Israel investigates new heart disease side effect Heart disease after Biontech vaccination

Researchers in Israel are looking for evidence of a link between heart muscle inflammation and COVID vaccinations with the Biontech/Pfizer vaccine.

Israel investigates new heart disease side effect Heart disease after Biontech vaccination
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As a result of vaccination with the German-American vaccine Biontech/Pfizer, increased cases of heart muscle inflammation (myocarditis) are reported to have occurred in Israel. Though it is currently difficult to prove a connection.

Increased cases after the second vaccination

According to the Israeli Ministry of Health, 'dozens of cases' of myocarditis have occurred in recent weeks in people who have already been immunised with the Biontech/Pfizer vaccine.

This symptom occurs mainly after administration of the second dose. This is shown by a preliminary study that already includes more than 5 million vaccinated people.

This information casts doubt on the safety of the vaccine, which according to studies by the pharmaceutical company may even be approved for children.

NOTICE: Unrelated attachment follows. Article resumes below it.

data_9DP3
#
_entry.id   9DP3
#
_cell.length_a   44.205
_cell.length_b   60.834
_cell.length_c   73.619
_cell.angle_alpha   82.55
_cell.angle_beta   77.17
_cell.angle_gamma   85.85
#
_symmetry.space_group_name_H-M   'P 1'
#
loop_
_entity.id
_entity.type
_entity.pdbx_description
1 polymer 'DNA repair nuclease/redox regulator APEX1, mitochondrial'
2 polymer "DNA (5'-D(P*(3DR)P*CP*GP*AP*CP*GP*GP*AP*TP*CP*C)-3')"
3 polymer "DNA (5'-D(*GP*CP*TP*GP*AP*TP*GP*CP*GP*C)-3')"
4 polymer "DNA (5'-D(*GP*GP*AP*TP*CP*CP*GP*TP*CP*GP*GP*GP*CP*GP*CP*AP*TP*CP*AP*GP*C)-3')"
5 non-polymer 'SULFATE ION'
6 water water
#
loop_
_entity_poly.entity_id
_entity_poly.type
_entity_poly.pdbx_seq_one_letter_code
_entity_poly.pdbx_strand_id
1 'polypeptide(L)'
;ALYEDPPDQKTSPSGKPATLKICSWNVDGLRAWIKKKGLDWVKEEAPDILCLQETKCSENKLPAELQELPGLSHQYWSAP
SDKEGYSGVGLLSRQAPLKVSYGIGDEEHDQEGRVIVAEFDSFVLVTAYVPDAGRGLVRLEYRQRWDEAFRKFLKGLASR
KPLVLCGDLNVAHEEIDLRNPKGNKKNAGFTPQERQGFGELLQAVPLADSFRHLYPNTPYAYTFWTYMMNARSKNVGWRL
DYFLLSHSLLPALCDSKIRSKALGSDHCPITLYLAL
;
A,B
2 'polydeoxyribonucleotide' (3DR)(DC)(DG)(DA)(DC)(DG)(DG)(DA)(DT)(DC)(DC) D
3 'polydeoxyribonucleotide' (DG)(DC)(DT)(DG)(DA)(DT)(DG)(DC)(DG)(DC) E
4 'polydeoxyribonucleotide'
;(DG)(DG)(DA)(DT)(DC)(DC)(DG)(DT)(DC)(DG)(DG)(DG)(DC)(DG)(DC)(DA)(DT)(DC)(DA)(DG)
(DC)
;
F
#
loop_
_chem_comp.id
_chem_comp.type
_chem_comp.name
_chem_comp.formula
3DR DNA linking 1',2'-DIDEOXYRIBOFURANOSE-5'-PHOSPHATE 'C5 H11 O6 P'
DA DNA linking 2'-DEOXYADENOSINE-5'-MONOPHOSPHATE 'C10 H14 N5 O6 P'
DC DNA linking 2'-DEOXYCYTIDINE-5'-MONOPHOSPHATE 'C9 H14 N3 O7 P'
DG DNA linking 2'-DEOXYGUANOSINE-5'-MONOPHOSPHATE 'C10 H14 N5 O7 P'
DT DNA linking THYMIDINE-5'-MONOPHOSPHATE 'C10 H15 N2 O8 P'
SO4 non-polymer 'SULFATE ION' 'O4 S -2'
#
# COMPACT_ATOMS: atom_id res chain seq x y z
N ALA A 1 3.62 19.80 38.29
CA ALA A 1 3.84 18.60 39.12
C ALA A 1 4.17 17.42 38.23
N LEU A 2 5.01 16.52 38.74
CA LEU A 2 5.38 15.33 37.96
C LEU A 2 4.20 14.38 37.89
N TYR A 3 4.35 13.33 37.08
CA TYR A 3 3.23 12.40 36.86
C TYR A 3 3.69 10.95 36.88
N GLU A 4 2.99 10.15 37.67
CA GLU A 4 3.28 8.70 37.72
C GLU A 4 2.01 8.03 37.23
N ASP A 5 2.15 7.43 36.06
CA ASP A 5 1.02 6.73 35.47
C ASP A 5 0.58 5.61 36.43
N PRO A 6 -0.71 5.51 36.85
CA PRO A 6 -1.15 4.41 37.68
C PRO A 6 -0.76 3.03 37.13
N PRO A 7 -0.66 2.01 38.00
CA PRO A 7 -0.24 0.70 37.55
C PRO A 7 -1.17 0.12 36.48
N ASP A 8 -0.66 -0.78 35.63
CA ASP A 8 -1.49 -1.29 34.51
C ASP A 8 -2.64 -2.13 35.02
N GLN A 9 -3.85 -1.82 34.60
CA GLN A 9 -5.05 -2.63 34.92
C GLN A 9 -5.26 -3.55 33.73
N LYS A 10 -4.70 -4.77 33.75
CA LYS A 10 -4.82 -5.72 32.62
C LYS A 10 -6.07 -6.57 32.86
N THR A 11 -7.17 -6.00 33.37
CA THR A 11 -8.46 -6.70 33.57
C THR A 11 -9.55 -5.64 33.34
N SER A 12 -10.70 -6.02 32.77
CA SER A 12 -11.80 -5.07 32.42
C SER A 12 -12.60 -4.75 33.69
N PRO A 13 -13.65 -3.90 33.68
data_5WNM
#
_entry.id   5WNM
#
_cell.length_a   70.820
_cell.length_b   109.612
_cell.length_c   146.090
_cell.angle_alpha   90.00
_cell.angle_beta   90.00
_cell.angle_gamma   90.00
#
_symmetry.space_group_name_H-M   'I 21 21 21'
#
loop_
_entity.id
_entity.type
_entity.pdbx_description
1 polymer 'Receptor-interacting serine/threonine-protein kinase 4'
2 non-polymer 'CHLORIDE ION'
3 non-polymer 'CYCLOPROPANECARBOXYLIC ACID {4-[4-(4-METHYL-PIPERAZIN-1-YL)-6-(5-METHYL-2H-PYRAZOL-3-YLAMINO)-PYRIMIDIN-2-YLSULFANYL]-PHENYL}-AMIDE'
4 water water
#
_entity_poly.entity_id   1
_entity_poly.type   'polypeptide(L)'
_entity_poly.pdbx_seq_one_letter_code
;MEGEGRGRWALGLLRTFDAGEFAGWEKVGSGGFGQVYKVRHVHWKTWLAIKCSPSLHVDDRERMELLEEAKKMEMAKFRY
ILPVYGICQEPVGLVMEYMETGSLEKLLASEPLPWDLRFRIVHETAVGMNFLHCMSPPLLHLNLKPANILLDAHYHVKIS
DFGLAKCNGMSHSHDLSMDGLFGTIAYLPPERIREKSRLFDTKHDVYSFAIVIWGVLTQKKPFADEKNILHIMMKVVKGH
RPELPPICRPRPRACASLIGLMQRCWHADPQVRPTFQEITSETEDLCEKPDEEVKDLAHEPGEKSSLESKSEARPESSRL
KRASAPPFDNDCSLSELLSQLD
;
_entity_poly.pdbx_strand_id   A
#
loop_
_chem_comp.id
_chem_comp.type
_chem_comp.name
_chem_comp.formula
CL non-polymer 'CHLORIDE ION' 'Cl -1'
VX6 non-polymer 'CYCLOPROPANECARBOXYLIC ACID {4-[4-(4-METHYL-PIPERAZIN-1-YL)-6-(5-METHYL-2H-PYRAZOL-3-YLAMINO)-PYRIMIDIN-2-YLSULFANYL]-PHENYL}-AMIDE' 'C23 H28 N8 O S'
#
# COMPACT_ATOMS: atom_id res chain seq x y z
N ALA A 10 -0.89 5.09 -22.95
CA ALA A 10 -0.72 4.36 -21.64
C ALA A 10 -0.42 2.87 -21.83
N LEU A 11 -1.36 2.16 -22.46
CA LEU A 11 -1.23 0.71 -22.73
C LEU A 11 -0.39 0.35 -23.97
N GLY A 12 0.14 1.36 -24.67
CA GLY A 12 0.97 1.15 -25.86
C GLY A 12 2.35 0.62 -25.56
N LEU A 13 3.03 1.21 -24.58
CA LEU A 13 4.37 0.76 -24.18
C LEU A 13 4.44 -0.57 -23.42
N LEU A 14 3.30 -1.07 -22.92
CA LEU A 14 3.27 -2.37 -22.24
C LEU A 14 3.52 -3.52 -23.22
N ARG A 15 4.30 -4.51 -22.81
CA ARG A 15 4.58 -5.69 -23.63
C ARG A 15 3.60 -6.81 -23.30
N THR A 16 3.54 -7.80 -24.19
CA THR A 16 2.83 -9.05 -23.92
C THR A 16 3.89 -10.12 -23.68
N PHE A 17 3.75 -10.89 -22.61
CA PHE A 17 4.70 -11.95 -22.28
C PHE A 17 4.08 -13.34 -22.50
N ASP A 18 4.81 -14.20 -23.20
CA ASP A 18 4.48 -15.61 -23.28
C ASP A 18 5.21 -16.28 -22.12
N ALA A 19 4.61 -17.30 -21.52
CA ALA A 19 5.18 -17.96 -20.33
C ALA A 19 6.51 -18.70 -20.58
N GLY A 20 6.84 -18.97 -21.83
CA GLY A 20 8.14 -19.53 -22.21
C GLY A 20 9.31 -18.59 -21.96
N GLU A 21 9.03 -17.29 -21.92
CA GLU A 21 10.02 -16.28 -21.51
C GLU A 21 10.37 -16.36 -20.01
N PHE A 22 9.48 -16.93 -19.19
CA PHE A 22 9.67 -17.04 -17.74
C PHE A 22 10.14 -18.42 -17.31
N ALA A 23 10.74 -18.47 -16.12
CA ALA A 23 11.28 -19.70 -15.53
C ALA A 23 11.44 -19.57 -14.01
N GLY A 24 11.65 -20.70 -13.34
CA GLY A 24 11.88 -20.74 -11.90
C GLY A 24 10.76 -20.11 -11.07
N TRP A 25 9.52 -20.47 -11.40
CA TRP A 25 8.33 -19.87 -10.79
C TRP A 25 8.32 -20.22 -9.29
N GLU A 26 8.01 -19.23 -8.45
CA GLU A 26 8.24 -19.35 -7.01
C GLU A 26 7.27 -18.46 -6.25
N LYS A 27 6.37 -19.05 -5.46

Mainly among young men

The vaccine from the Swedish-British company AstraZeneca is suspected of causing rare but dangerous blood clots, which mainly affect young women.

Unlike AstraZeneca, the majority of heart muscle inflammations after vaccination with Biontech/Pfizer occur in young men. Pfizer itself explains itself to the Reuters news agency.

It said it was 'aware of the Israeli observations of the disease.' However, the pharmaceutical company could not detect any unusual increase in the rate of myocarditis in its regular checks. Though one might question the validity of an organization investigating itself and finding nothing wrong.

Connection difficult to prove

Myocarditis can not only be completely free of complications. At the same time, a lot of different viruses can be responsible for such a disease.

Since it is not even clear yet whether the number of people affected is unusually high, it is still completely unclear whether there is a connection between this disease and the vaccine.

If it turns out that the second dose increases the risk of myocarditis, the fear of a third vaccination, which Pfizer CEO Albert Bourla says will be necessary, could grow in the population.